My Lords, I was attracted to this debate for the simple reason that munitions that have been lying around from previous conflicts are something virtually everybody here has grown up with to some extent. Internationally, we get off fairly lightly. The Library briefing refers to the huge amount of munitions that were simply dumped off the coasts of Germany and Denmark because that was the safest and easiest thing to do when we were disarming the Germans. In northern France and Belgium, in what was no-man’s land, they are still taking casualties because of 100 year-old munitions.
The question we have to ask here is: what is the risk involved in this huge volume of explosives being in one place? If one percentage point of the smaller figure for munitions down there went off—14 tonnes of explosive—that is still an enormous blast. Nobody is quite sure what effect it would have, because it would depend on what else it caught, but it would still be an enormous explosion—so the risk is enormous. Let us agree on that. Whether you are blown up a bit or a lot will not make much difference to you if you are blown up, to be perfectly honest. What are we doing to assess the risk of these types of munitions?
As we have already heard, phosphorus is leaking from them, so there is some degradation. Does that make them more stable or more volatile? It is a pretty basic question. Is the arming system on these munitions—the impact fuse, call it what you like—still active? If it is an impact type of detonation, even a comparatively small ship will mean hundreds of tonnes travelling and, even at a few miles an hour, there will still be an enormous impact.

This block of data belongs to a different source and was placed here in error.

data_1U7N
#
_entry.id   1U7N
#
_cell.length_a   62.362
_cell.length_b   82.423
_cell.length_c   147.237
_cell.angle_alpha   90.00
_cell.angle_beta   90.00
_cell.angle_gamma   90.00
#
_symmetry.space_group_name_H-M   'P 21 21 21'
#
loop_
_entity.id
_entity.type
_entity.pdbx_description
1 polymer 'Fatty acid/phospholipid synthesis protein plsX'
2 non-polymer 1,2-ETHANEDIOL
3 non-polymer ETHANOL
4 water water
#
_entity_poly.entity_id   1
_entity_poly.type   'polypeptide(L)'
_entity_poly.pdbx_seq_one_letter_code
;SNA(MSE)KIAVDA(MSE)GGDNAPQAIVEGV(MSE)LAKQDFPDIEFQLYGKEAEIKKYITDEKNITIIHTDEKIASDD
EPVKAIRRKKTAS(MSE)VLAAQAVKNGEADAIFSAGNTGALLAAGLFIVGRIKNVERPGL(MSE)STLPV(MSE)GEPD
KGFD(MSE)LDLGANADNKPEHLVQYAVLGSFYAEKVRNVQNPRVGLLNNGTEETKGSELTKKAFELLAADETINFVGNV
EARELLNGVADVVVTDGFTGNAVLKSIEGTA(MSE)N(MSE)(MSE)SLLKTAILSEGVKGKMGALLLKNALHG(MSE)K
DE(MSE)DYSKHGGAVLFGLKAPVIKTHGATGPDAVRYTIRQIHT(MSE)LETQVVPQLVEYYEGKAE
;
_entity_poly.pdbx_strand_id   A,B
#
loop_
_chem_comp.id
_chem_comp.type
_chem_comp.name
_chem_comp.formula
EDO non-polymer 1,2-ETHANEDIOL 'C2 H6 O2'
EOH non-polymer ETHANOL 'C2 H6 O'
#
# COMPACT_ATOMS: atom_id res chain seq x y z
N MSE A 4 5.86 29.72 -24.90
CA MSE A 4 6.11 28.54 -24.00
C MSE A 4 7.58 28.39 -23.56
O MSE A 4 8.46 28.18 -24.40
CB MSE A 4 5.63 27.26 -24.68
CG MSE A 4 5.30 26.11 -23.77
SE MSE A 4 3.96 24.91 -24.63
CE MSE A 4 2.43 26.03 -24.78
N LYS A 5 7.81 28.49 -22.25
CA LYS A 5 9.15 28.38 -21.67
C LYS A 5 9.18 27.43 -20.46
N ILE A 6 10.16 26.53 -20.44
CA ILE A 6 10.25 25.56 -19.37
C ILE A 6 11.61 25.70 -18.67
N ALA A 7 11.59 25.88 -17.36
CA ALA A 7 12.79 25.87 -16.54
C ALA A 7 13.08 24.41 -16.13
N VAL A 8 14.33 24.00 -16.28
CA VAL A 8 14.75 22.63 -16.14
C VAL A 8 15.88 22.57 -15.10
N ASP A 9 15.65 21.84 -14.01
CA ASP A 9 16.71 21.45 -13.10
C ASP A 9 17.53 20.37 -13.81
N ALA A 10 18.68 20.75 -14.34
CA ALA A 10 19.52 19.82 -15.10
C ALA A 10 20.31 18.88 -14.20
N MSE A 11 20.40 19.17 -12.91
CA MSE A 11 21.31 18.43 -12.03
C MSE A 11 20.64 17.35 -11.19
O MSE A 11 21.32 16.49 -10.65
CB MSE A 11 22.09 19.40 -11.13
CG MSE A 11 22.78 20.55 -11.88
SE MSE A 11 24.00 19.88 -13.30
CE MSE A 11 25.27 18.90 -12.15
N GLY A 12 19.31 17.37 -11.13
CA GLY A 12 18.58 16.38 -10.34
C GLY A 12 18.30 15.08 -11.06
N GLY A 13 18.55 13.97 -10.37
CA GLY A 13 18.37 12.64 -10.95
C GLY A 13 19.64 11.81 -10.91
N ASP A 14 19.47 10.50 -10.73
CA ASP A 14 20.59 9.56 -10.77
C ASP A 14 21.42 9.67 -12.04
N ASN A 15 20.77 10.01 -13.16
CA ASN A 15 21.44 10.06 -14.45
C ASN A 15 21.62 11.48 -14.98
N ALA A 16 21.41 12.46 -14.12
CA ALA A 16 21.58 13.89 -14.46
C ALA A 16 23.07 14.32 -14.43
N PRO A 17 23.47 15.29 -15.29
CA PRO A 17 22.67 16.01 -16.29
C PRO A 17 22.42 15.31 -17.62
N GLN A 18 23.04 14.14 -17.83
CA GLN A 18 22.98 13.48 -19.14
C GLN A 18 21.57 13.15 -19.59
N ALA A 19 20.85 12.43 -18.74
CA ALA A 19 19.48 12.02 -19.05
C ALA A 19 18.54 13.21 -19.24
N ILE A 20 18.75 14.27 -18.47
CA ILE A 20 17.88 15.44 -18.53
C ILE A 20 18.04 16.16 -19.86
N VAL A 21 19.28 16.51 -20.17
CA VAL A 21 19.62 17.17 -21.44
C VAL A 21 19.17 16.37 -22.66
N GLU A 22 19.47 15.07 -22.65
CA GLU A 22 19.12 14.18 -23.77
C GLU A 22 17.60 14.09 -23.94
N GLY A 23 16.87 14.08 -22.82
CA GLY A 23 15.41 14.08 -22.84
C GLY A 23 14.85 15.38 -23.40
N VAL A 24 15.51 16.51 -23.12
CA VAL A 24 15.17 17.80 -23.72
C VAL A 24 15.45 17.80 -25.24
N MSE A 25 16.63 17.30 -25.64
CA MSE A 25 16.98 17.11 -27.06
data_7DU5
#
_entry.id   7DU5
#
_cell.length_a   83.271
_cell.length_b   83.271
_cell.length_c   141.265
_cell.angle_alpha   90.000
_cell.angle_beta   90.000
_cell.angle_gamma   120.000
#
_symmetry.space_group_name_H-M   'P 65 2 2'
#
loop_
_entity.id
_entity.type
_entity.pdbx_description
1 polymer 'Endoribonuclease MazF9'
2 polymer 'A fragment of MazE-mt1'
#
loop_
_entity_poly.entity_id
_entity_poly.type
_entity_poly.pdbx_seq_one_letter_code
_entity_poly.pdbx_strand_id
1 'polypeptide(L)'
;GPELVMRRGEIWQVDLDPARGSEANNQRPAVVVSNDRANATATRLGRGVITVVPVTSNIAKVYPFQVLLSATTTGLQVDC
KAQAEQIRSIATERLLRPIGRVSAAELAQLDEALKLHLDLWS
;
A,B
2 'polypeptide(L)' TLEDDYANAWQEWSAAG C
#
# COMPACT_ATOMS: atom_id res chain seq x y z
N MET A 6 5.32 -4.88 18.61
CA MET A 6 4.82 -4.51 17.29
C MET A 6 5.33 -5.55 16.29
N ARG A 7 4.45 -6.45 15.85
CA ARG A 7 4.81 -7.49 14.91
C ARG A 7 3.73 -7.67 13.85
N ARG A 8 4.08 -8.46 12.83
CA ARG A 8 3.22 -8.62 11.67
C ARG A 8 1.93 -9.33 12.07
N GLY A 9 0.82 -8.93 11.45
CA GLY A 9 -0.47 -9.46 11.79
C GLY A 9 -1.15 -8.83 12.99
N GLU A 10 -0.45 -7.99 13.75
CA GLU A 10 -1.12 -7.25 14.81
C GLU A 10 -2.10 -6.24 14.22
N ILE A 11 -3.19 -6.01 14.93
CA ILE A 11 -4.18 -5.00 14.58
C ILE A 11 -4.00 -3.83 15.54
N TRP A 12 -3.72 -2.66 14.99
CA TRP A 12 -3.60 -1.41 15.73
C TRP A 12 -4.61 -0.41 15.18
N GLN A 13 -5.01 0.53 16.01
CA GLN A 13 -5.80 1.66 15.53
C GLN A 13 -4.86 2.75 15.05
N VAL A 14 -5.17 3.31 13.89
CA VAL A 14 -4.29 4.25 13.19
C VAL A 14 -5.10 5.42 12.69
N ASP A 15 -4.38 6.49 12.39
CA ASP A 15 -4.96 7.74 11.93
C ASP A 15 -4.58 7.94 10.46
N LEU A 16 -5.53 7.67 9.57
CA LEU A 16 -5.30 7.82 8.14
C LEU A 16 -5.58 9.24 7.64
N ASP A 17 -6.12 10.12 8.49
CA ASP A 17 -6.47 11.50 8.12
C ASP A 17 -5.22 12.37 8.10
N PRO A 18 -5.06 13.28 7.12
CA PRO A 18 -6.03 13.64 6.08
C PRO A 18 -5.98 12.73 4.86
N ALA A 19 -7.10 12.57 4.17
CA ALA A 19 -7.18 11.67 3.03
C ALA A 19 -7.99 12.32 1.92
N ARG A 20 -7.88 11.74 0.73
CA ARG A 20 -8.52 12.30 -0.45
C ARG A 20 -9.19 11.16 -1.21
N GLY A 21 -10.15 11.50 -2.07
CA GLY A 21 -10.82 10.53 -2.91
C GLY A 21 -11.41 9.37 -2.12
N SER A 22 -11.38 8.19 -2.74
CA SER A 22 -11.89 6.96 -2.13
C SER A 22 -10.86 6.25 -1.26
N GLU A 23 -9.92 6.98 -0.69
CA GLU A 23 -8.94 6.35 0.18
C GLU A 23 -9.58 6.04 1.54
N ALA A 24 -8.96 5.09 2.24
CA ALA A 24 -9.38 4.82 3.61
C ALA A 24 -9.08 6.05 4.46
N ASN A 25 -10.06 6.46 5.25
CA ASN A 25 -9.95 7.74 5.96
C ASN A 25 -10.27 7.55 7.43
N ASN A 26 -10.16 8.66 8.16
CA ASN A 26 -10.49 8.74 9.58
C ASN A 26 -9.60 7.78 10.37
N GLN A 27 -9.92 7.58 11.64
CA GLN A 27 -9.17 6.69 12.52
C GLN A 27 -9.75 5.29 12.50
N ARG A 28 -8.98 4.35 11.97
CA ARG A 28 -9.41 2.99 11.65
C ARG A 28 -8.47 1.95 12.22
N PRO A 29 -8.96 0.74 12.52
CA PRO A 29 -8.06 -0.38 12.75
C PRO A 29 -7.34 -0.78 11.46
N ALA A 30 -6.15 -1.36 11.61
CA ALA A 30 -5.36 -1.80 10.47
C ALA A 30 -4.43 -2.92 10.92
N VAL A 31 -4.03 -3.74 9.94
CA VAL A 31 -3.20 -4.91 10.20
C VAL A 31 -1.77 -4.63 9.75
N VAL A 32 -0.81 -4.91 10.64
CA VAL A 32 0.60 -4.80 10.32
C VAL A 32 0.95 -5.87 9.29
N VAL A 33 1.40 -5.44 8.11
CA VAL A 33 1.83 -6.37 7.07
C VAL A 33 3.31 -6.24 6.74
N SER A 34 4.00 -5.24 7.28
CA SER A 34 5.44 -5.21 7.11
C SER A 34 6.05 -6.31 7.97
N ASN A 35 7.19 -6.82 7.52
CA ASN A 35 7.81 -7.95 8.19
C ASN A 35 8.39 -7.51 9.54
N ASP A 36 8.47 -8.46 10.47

A ship was mentioned that was sailed more or less by good luck and dead reckoning. My historical knowledge says that we gave that up as an official guide in the 18th century. If that is still going on, this type of impact is a possibility. Are those munitions going to be ignited by that or would enough of them be?
It was also suggested in some of the briefing we received that if a large amount of sand were to be put over the ship you would further lessen the risk. What is the possibility of doing that type of risk-reduction process?
Another way is just to tell everybody to go nowhere near it. The geography suggests that we cannot do that. Monitoring of the ship has to be more exact and there must be some form of intervention policy. I rather doubt that with a comparatively small charge you could detonate something under several metres of water, possibly silt, and inside an old decaying steel thing, but I bet somebody out there is thinking about it.
There is also the question of how we will know what to do if the threat, for some other reason, becomes intense. What are the emergency plans for the metal thing? If the plans are to evacuate thousands of people, suddenly some of the other options might become more viable. I expect to get out of this debate an idea of what the Government know and what their contingency plans are. If America is still willing to take this away, is it worth saying, “Have a go,” or is the risk too much to make it acceptable? It is merely a matter of finding out the options so we can have another think about it. If we do not know we will carrying on talking about it.
We heard about the worst-case scenario at the beginning. How real do people think that is? A tsunami would make an awfully good television programme. What are the real chances under the assessment? Who has done the work? That is something we need to know.
Last, but by no means least, what is the potential environmental damage of further degradation of the chemicals that leak out? We should take that into account. We know some has taken place. What would happen down there?
I do not think that any of us here has an answer. All the interventions come at some cost and at some risk. Can we at least know what is going on? There is lots of worldwide research into what you do with old munitions. Some of our close allies and neighbours are dealing with the same problem. What has been done? What is the process? What are we going to do about it? One thing is sure—it is not going away any time soon.